Want to intimidate people at conference cocktail parties? Confuse your manager? Love the look of crooked eyebrows staring back at you?
Ya, neither do we.
We prefer to gather a Good Gang of allies rather than scare the crapola out of people with jargon, complexity, and confusion. So you gotta talk to people in plain English (or Mandarin, French, Hindi, Spanish, or whatever you prefer).
In Simplicate This! we simplicate a smart article so you can slide it in your tool belt next to your sustainability nun-chucks and business cards for the next networking event, board presentation, or interview.
We kick off with the timeless article 3 Sustainability Models from leader, guide, and champion of champions, Bob Willard. Bob's blog is a fantastic resource for champions of sustainability like you. The writing is timeless and the resources are rich. Check him out at Sustainability Advantage.
Now, read on for quick access to and an easy reference guide of Bob's 3 Sustainability Models.
Simplicate This! Bob's 3 Sustainability Frameworks
Back in the day (1987 to be exact), the UN Brundtland Commission defined "sustainable development" as "meeting the needs of the present generation without compromising the ability of future generations to meet their own needs." Compelling, but rather vague.
1. 3-Legged Stool
Ever fallen off of one? Right, it's embarrassing. Which is what we look like when we forget that our businesses and organizations need all 3 legs to sustain themselves.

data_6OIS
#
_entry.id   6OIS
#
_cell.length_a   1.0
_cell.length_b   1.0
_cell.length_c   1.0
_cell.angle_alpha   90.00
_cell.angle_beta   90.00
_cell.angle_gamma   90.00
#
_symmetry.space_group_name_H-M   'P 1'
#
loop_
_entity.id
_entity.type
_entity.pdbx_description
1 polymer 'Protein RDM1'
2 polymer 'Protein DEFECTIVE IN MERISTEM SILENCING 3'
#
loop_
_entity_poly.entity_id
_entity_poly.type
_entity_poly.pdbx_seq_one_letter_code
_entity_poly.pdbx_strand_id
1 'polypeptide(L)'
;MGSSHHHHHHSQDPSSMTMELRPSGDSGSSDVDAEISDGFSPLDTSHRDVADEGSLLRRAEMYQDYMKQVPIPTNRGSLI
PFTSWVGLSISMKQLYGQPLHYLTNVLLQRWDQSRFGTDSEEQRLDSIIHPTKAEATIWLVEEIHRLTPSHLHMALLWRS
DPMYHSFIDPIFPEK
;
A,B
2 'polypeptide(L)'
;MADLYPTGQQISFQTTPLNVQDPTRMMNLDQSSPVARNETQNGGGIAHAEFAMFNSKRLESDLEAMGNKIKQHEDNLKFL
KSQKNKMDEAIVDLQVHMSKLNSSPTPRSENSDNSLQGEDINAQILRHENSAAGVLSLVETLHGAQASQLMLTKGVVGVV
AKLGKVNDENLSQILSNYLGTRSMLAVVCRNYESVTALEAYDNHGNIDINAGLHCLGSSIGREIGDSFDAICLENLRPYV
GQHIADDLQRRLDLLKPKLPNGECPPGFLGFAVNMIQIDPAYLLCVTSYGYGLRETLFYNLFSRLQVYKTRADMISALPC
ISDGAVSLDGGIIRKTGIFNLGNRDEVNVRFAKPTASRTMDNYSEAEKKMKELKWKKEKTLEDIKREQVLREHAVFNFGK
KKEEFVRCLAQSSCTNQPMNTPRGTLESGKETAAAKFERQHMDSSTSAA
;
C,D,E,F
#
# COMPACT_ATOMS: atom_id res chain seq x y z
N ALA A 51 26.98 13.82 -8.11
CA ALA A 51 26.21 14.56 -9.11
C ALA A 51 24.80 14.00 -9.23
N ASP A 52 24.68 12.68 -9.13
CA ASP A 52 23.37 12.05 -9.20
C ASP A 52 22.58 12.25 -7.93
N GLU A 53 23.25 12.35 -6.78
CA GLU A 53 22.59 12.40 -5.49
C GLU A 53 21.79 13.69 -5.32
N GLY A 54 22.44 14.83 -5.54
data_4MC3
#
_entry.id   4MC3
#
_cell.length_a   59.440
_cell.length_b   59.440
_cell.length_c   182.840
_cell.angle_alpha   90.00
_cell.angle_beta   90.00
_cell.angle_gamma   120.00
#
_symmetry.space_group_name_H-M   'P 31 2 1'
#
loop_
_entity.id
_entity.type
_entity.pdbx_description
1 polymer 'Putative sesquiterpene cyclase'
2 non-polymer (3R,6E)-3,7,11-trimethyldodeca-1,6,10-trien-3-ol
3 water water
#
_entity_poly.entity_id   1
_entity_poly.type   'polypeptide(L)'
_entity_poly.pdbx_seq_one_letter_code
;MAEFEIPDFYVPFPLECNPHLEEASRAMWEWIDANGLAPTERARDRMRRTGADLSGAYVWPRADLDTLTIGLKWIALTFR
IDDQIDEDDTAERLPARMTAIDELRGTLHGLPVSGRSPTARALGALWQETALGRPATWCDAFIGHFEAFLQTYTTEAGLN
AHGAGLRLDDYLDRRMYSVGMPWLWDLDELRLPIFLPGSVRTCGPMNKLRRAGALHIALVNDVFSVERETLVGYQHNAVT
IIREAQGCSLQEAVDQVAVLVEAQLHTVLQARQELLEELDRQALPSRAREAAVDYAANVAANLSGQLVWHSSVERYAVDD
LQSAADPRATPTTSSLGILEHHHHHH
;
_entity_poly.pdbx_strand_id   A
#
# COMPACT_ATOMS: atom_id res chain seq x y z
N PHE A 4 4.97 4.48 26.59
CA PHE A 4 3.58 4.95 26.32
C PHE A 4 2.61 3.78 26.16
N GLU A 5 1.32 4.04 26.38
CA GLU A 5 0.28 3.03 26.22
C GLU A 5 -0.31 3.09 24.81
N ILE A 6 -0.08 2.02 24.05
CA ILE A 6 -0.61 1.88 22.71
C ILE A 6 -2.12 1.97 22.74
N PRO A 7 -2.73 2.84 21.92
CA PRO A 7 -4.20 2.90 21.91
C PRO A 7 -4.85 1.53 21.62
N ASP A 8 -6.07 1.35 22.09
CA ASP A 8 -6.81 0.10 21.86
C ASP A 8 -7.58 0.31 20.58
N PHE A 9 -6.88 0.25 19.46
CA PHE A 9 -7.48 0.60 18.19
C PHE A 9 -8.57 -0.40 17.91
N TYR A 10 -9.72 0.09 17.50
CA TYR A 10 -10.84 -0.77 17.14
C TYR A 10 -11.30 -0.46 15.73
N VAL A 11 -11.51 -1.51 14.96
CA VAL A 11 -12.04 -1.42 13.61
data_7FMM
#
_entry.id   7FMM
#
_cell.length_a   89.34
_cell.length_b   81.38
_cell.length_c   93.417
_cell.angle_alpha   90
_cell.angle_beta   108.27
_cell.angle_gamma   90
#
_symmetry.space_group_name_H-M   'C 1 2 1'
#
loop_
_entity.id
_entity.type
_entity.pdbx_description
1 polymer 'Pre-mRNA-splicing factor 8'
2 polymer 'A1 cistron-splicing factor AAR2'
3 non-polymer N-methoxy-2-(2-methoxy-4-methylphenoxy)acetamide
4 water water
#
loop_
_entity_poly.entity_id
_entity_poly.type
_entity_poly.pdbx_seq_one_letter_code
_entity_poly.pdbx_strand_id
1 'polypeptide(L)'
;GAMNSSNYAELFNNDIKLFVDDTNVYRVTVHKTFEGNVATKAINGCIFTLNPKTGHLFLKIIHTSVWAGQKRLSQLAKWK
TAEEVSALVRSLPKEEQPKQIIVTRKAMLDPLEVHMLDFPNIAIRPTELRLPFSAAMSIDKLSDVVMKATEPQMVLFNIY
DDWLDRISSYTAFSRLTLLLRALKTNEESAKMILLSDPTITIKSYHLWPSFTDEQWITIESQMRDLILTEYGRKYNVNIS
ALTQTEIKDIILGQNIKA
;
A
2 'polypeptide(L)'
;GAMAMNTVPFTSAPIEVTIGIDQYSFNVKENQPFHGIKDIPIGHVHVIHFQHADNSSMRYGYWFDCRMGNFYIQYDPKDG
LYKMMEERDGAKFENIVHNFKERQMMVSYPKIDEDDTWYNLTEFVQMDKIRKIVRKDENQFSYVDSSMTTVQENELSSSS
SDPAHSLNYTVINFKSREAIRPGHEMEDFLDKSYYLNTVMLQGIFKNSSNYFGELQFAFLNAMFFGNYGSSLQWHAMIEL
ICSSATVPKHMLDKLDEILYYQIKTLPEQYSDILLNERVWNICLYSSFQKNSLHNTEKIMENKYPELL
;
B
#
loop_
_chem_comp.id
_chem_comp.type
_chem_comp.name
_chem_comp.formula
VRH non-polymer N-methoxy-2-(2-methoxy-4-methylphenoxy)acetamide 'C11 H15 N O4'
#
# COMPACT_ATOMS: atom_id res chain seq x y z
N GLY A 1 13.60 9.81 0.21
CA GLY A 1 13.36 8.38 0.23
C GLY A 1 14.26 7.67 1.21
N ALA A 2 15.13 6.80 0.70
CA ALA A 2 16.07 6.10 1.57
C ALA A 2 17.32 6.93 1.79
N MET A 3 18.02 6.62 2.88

Advantage: Just like you never forget falling off a stool, you'll never forget this framework now.
Disadvantage: The real world doesn't actually have independent legs, streams, or pillars of economic, social, and environmental dimensions. They all mix together.
2. Sweet Spot
Oh la la, we've seen a similar sweet spot diagram around here already!
Advantage: The dimensions integrate like (warning: another metaphor coming!) ingredients of a pie.
Disadvantage: However, the ingredients of a pie (fruit, butter, flour) do exist independent of each other and are quite delicious before mixing together to make something even better. In the real world, though, 'ingredients' are not independent of one another. You don't have a portion of society not related to the environment or part of the economy not tied to its environment.
Who doesn't love the idea of our solution being a warm, safe nest?
Advantage: The order of operations is accurate: everything occurs inside the nest of the environment. Then society creates the economy inside of it. As Bob says, "the economy is the tail and society is the dog - not vice versa."
Disadvantage: The economy also affects society symbiotically as anyone who's out of work can attest. Does that make it a two-tailed dog?
+1: SpaceShip Earth
Hey! This one looks familiar! This is the real world. It's a swirly, beautiful mess. Everything mixes, touches, influences, causes, correlates, and creates together -- this is a system.
Advantage: You know what this one looks like. And it is the most beautiful.
Disadvantage: There are no lines dividing the environment from society from the economy. Which is just how it is in the world. There are no actual borders or boundaries. Many people are uncomfortable working without clear confines.
So now that you have various frameworks to think about sustainability, which one works for you? Which one sticks? Which one can you explain to others most easily?
Edited by Cortney McDermott